If you’ve seen the trailer for Kingsman: The Secret Service (hereafter to be referred to as Kingsman) you pretty much know what you’re getting – minus the swearing – and that’s a good thing. It’s been 10 years since Matthew Vaughn made his directorial debut with Layer Cake and in the intervening years his output of 5 films have proven him to be a filmmaker of note. This is Mr. Vaughn’s second collaboration with Mark Millar – the first being Kick-Ass – both of which are adaptations of graphic novels (oh how I enjoy sequential art!).
Infused with wit, intelligence and a smattering of self-awareness, Kingsman does a great job of entertaining its audience. Playing with spy film conventions, Kingsman has no problem referencing – to varying degrees – those that have gone before it. Whether it’s the sharply dressed agent ala James Bond, the close-quarters brutal combat reminiscent of Jason Bourne or the network supporting “back-room staff” akin to Jack Bauer’s CTU, Kingsman blends all three with aplomb while providing enough trickery of its own to feel fresh.
Bringing together a great cast of seasoned pros and new talent, Kingsman should appeal to a wide-ranging demographic of film-goer. While Colin Firth has proved in the past that he has the chops for comedy, his central role is the key to unlocking this film’s success. He is utterly convincing as both well-spoken gentleman spy, championing the underdog, while still happy and comfortable in his own ability to get down-and-dirty with the worst of them in service of “saving the world”. On this point, it must be noted that the action sequences involving Mr. Firth are highly frenetic and positively violent, but at no time did I feel removed from the experience, thinking that it must just be a stunt double undertaking the “difficult stuff”. He must have had a ball making this film.
As for the rest, well, we have Kick-Ass alumni Mark Strong, who is a fine actor and once again provides a nicely understated performance as Merlin the tech wizard. Kingsman’s head-honcho, so-to-speak, is ably played by Sir Michael Caine – codename Arthur – who, come to think of it, didn’t seem to fancy standing up for the majority of his performance. Whether it’s because he couldn’t be bothered, a contractual thing or for health reasons I don’t rightly know, but he was good nonetheless. And for those of you across the pond, the legend that is Samuel L. Jackson brings a memorable performance as megalomaniac with a speech impediment, Richmond Valentine.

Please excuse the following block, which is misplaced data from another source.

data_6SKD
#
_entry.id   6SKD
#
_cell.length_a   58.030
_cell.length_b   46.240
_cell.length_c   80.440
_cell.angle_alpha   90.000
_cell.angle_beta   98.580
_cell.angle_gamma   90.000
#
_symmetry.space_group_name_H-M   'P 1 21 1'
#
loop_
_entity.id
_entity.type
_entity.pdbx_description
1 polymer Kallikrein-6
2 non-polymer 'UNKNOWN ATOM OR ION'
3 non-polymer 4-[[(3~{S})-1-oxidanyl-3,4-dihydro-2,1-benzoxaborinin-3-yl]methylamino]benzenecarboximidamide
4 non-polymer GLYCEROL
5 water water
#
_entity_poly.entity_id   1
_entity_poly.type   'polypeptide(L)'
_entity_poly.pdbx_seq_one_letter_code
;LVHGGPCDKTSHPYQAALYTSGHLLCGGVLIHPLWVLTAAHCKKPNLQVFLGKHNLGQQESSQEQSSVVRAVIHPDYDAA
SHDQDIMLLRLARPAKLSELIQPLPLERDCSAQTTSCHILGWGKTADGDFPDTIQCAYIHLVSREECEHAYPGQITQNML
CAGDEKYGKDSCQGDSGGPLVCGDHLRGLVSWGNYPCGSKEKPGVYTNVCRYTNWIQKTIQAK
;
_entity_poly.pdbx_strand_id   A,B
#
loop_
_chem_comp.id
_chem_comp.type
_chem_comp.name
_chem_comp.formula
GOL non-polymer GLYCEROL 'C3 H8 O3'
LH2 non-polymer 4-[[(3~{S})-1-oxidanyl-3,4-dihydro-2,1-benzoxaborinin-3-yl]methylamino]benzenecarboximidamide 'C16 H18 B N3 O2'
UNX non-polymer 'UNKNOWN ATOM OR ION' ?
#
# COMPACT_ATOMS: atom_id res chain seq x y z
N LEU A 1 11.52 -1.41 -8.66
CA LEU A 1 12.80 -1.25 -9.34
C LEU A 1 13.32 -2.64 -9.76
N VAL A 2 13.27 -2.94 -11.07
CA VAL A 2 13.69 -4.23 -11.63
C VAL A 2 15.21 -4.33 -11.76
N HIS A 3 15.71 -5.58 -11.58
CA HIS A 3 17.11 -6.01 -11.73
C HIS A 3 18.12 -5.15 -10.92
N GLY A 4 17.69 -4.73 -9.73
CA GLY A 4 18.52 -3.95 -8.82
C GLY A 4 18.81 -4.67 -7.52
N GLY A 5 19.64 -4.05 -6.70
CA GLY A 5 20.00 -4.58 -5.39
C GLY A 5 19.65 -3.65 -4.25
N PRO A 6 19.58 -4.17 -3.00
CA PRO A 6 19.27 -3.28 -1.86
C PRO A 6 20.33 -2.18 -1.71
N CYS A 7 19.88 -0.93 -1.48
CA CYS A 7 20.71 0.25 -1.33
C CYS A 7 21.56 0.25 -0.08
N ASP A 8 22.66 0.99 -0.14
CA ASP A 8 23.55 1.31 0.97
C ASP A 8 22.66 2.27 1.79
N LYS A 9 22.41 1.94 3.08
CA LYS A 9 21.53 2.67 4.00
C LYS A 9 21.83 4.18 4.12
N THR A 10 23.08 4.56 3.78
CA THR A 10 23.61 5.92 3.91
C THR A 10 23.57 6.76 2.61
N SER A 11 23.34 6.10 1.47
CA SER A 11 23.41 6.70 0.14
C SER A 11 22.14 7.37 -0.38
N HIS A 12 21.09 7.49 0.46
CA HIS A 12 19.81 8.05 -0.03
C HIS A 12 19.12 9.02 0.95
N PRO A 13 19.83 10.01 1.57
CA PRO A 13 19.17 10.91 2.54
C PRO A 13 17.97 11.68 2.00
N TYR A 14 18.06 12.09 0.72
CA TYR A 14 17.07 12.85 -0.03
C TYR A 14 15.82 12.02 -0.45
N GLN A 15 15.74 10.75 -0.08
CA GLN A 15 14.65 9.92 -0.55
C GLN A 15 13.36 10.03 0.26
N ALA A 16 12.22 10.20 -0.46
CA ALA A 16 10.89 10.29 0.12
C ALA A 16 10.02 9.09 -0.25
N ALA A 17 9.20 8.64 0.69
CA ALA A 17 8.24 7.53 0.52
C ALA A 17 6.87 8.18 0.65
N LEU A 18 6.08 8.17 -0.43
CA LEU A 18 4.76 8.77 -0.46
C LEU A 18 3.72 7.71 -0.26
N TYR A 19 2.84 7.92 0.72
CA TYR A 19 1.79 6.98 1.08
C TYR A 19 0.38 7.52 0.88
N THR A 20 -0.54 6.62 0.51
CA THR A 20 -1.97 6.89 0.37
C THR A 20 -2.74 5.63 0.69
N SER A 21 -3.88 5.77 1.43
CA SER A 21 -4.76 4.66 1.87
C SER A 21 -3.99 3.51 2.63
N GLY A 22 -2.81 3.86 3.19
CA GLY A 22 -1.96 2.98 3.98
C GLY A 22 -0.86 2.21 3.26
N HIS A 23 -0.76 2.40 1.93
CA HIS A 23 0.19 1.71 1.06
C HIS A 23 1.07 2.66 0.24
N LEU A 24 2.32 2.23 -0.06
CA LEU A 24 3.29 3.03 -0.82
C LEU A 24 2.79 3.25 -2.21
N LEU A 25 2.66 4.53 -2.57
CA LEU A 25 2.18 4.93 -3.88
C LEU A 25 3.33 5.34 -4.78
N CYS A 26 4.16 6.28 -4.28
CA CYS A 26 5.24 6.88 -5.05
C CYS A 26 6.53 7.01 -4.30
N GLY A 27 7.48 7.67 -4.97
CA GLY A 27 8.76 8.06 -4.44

Relative newcomer Taron Egerton – who can also be seen in Testament of Youth – handles the pressure of “headlining” Kingsman with relative ease, convincing in the role of ASBO (Google it) waiting-to-happen Gary “Eggsy” Unwin. Ushered into a world where social class still matters to the myopic, Mr. Egerton brings enough sass to the role to endear us, while still providing “WTF?” moments that are just plain funny. We also have another newcomer in the form of Sophie Cookson as Roxy, a fellow Kingsman hopeful played with strength, verve and the right amount of femininity.
All-in-all, a thoroughly enjoyable time is to be had watching Kingsman: The Secret Service and is yet another quality film directed by Matthew Vaughn.
Thank you for reading 🙂